Slowing demand for tablet devices and a healthy PC market help Intel’s growing financial strength
Intel’s management team has reason to feel pleased after the giant chipmaker posted a third quarter of encouraging financial performance.
The Santa Clara, California-based company reported a 12 percent rise in profits, and a eight percent rise in sales.
For the third quarter ending 27 September 2014, Intel posted a net profit of $3.32bn (£2bn), up 12 percent from $2.95bn (£1.85bn) in the same year-ago quarter.
This means that it is now the third consecutive quarter where the company has benefited from the hardware refresh prompted by migration away from Windows XP.
There was equally good news on the revenue side, as sales rose 8 percent to $14.5bn (£9.1bn), from $13.5bn (£8.5bn) a year previously. This was was above Wall Street expectations of sales of $14.4bn (£9.1bn), according to a survey conducted by Thomson Reuters
“There is more to do, but our results give us confidence that we’re successfully executing to our strategy of extending our products across a broad range of exciting new markets,” said Krzanich.
A quick breakdown of Intel’s results saw strong performance at most of its divisions, as it shipped a record quarterly number of chips for PCs, servers, tablets, phones and Internet of Things.
Indeed, Intel said it was the first time it has shipped more than 100 million microprocessors in a quarter.
Intel’s PC Client Group, the division that has struggled the most with the PC market downturn, posted revenues of $9.2bn (£5.8bn), up 6 percent sequentially and up 9 percent year-over-year. The Data Center Group posted revenue of $3.7bn (£2.3bn), up 5 percent sequentially and up 16 percent year-over-year.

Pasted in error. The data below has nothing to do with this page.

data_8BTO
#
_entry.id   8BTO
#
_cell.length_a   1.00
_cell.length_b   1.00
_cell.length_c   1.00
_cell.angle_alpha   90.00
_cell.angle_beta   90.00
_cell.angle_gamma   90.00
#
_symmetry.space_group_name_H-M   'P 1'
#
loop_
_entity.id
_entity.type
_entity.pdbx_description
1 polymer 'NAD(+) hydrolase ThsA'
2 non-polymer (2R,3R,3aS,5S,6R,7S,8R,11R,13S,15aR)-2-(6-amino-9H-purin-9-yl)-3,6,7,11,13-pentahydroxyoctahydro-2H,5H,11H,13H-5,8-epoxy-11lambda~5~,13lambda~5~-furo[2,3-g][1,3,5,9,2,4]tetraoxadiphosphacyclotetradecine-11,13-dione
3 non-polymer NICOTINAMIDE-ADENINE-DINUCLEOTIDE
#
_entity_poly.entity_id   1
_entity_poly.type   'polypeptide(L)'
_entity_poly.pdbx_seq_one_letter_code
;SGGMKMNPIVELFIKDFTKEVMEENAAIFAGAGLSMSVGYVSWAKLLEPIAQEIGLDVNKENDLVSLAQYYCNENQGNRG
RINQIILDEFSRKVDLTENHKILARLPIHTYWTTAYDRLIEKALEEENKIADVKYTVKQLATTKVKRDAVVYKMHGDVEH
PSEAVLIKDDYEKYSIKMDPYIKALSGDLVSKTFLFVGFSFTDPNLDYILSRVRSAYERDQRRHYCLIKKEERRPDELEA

The Software and services operating segments posted revenues of $558m (£350m), up 2 percent sequentially and up 2 percent year-over-year. The Internet of Things Group saw revenue rise 14 percent year-on-year to $530m (£333m).
There was less good news on the mobile side, where Intel is still struggling against chipmakers who base their processors on designs from ARM Holdings The Mobile and Communications Group posted revenue of just $1m (£630,000), which Intel said was “consistent with expectations.”
Looking forward, Intel said it expects to make sales of approximately $14.7bn (£9.2bn) in the fourth quarter.
Another issue that could be helping Intel is the slowing tablet market, which was seen as an alternative to the humble PC. The tablet market seems to have levelled off, and Gartner recently warned that global sales of tablet devices are set to see a significant slowdown this year, as consumers increasingly keep faith with their existing units.
Gartner predicted that sales of tablets worldwide during 2014 will be just 229m units, down 11 percent from the previous forecast, and meaning that tablets will make up less than ten percent of all devices sold this year.
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